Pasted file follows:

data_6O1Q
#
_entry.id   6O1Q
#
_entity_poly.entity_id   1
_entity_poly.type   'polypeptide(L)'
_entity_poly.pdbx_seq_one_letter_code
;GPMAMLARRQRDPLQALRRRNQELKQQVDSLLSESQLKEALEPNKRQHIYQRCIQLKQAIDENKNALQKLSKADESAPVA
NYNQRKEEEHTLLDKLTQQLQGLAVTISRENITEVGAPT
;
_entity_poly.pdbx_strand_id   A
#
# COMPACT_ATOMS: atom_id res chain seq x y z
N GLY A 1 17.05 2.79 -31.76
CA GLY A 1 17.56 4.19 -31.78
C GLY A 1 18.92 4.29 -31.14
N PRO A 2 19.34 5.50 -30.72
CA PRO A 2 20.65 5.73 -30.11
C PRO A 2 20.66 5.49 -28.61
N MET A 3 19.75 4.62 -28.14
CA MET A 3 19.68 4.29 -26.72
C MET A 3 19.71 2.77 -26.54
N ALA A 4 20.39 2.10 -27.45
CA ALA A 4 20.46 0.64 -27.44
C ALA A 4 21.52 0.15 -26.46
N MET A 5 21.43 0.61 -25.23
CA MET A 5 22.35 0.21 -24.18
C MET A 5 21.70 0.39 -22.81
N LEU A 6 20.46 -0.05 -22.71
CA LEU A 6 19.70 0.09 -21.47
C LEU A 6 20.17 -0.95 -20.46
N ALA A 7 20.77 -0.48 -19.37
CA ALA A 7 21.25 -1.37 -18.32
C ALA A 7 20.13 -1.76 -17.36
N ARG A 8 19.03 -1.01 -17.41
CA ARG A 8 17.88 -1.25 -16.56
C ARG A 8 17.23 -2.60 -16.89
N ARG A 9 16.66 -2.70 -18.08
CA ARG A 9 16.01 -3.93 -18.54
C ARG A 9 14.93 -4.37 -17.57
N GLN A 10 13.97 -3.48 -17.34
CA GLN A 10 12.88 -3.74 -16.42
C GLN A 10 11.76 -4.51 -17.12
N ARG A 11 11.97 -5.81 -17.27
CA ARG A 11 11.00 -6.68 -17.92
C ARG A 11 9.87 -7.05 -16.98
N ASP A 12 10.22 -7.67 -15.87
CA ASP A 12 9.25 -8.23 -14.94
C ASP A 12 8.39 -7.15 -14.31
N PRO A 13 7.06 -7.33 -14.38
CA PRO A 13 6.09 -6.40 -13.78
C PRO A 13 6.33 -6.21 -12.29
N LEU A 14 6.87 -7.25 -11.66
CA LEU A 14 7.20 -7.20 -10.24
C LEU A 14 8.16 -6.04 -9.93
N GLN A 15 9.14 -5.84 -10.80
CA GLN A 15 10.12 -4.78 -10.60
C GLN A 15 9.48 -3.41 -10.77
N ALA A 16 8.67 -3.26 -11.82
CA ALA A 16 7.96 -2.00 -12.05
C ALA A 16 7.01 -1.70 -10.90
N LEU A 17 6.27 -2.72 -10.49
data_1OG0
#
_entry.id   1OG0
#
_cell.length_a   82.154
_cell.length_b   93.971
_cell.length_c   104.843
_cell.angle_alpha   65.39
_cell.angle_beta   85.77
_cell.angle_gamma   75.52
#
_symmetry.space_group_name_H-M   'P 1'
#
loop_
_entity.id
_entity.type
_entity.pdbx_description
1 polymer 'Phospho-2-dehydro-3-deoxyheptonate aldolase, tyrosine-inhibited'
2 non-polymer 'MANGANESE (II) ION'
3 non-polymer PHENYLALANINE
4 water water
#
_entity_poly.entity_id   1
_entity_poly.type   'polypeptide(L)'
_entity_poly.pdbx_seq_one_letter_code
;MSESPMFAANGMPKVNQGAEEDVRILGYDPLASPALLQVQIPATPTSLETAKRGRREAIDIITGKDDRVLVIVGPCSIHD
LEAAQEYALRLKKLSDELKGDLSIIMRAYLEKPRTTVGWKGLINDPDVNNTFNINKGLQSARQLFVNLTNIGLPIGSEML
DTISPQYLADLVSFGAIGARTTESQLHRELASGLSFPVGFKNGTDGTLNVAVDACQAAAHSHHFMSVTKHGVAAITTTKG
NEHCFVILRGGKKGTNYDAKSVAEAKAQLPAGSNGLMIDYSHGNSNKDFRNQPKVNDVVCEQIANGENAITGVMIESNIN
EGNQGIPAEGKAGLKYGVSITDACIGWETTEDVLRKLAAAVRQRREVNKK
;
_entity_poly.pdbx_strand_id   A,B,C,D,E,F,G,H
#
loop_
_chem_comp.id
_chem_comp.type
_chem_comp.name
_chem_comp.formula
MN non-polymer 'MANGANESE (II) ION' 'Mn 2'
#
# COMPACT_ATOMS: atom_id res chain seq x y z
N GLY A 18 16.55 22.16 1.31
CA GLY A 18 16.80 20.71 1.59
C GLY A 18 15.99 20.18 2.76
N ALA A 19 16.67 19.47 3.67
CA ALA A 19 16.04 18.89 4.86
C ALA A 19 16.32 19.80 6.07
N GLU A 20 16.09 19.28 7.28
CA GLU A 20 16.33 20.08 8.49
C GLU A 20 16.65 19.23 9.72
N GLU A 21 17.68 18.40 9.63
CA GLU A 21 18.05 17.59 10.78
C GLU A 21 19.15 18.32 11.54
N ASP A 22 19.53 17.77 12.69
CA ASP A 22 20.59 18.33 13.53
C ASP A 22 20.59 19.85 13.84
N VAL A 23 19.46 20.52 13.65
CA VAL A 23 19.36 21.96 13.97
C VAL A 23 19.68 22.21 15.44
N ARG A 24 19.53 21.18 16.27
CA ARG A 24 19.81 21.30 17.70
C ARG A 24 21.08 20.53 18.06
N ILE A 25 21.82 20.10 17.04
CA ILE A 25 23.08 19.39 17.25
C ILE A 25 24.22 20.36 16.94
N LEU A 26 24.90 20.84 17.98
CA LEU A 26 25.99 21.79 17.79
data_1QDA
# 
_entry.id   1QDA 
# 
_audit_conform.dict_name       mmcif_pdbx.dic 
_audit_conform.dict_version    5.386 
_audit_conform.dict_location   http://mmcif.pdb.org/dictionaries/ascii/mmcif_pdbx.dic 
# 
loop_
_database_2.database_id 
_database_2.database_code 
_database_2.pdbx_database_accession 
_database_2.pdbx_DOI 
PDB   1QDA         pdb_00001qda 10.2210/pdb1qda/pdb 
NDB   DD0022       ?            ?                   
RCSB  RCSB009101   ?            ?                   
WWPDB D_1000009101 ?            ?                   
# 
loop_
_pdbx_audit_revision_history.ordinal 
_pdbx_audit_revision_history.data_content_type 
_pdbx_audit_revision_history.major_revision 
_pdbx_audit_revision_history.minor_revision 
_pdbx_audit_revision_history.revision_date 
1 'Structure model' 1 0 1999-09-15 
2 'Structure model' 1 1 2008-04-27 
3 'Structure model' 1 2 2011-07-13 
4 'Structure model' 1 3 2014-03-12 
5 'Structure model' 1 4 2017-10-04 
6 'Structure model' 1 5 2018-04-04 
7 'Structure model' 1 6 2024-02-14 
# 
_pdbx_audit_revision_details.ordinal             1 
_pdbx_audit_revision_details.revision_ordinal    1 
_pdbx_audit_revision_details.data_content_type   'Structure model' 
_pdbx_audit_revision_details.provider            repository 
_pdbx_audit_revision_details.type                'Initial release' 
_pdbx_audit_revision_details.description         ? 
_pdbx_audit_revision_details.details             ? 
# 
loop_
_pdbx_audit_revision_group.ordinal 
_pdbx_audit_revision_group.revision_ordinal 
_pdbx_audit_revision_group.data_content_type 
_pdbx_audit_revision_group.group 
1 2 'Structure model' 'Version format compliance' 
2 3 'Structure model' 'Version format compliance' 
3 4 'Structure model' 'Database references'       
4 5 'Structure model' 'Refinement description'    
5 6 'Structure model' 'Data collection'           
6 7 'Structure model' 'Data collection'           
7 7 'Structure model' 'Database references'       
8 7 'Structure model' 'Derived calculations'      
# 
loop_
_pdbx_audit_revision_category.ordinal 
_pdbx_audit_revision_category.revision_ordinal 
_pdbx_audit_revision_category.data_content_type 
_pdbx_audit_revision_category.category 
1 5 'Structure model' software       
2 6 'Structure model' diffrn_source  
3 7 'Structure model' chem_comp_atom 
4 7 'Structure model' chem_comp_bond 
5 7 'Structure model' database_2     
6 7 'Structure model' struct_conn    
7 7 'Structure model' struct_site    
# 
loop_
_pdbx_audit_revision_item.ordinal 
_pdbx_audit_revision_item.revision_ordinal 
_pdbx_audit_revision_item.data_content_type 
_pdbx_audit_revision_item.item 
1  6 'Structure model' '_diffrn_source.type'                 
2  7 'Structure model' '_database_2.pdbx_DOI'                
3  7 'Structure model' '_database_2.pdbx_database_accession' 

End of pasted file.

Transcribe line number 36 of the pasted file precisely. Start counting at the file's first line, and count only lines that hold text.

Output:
CA ARG A 8 17.88 -1.25 -16.56